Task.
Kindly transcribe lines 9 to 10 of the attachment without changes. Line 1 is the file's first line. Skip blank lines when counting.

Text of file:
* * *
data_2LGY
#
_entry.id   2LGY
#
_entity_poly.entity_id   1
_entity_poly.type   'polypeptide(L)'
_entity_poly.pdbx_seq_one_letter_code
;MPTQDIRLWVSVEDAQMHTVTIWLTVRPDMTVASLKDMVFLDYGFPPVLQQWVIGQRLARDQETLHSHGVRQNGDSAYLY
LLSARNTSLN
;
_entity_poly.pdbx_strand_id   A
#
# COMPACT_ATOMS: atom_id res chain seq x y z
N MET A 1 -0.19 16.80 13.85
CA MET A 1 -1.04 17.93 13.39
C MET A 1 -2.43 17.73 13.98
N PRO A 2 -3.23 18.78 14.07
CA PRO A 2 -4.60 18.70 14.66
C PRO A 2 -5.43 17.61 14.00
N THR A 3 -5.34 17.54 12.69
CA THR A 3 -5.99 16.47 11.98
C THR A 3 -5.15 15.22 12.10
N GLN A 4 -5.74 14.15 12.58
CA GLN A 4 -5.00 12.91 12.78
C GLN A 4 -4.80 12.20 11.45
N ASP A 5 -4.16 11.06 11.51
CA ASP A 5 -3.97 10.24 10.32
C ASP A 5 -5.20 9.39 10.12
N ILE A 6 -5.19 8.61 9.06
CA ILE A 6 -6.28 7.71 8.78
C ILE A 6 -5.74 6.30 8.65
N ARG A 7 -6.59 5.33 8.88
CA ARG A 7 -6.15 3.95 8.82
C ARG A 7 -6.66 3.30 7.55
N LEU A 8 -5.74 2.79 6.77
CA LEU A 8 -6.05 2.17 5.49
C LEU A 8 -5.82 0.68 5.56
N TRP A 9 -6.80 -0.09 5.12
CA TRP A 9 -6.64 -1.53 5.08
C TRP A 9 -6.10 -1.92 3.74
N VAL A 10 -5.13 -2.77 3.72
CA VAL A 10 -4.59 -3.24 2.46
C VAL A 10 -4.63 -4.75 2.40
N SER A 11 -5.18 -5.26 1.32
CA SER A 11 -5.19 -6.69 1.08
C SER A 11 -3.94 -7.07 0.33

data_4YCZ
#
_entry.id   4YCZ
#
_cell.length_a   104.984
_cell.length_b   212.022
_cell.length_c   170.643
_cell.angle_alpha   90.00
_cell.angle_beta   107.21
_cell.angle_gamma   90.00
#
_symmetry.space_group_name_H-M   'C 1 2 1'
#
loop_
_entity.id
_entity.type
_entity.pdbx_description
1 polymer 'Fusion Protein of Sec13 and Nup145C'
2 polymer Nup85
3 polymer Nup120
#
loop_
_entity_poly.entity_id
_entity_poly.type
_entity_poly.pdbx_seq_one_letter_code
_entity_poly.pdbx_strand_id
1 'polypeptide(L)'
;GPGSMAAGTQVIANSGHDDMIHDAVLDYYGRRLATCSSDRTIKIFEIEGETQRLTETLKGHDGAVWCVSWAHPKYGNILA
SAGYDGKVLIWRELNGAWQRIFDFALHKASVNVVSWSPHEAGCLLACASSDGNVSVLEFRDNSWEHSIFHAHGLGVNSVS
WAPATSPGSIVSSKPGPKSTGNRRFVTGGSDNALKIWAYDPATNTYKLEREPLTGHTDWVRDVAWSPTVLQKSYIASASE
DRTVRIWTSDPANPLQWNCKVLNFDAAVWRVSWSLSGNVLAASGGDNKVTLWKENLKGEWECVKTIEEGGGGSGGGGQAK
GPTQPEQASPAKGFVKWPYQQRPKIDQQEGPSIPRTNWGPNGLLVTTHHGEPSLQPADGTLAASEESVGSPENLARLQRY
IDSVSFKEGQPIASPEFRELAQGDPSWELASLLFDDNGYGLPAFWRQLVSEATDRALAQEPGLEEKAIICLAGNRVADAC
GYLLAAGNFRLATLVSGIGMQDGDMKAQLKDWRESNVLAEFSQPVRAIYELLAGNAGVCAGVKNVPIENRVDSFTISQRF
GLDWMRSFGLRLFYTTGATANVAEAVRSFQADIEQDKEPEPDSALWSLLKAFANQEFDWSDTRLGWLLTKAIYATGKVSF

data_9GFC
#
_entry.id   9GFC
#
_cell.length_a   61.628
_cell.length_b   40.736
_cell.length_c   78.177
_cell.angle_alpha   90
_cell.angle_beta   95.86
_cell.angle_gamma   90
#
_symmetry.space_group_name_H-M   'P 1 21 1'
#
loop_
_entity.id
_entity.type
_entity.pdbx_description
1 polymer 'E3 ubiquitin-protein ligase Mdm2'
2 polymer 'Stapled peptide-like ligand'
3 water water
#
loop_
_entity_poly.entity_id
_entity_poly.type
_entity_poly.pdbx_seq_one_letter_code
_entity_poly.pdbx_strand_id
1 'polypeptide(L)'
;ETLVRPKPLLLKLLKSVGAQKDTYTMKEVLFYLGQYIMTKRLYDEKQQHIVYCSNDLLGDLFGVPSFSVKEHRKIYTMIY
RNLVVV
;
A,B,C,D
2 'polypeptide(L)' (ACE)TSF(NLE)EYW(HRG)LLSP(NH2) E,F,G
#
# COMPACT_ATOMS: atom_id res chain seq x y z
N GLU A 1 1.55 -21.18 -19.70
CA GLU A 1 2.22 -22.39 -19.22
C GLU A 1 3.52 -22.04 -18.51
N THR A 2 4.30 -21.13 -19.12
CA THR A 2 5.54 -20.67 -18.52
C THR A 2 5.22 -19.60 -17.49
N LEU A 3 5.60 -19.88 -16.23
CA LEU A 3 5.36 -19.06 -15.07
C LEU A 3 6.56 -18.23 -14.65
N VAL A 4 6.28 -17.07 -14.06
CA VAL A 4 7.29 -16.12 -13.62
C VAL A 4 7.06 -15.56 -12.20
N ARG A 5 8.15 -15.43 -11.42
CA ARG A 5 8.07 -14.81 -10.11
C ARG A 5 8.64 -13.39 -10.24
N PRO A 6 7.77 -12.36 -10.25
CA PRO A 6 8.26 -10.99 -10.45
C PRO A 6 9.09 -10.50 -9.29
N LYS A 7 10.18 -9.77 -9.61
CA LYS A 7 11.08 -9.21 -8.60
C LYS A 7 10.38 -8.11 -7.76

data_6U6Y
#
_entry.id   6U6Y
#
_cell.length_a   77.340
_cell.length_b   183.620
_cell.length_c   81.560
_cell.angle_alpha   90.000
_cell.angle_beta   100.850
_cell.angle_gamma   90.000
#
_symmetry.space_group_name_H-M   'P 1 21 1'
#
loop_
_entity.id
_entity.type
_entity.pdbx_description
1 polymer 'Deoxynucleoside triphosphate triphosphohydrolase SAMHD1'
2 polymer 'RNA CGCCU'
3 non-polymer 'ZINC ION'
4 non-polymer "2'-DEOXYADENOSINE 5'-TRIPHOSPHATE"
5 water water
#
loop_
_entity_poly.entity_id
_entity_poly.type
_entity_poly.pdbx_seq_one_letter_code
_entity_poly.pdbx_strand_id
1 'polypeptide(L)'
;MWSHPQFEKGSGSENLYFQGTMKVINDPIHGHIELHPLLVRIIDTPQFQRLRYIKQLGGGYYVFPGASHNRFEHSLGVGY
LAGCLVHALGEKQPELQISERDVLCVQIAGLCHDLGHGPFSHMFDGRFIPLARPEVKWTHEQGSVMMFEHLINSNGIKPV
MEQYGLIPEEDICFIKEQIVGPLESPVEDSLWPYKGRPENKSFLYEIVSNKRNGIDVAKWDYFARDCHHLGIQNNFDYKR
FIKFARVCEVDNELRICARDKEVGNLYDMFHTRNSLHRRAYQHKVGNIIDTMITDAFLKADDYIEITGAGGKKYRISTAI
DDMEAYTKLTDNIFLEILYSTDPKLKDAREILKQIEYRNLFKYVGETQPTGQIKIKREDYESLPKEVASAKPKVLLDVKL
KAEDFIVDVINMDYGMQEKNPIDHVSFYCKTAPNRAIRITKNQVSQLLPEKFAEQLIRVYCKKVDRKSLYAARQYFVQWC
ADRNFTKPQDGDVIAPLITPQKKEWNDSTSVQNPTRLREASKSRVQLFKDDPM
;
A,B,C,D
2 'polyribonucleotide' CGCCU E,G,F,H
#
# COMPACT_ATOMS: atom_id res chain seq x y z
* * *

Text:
LLSARNTSLN
;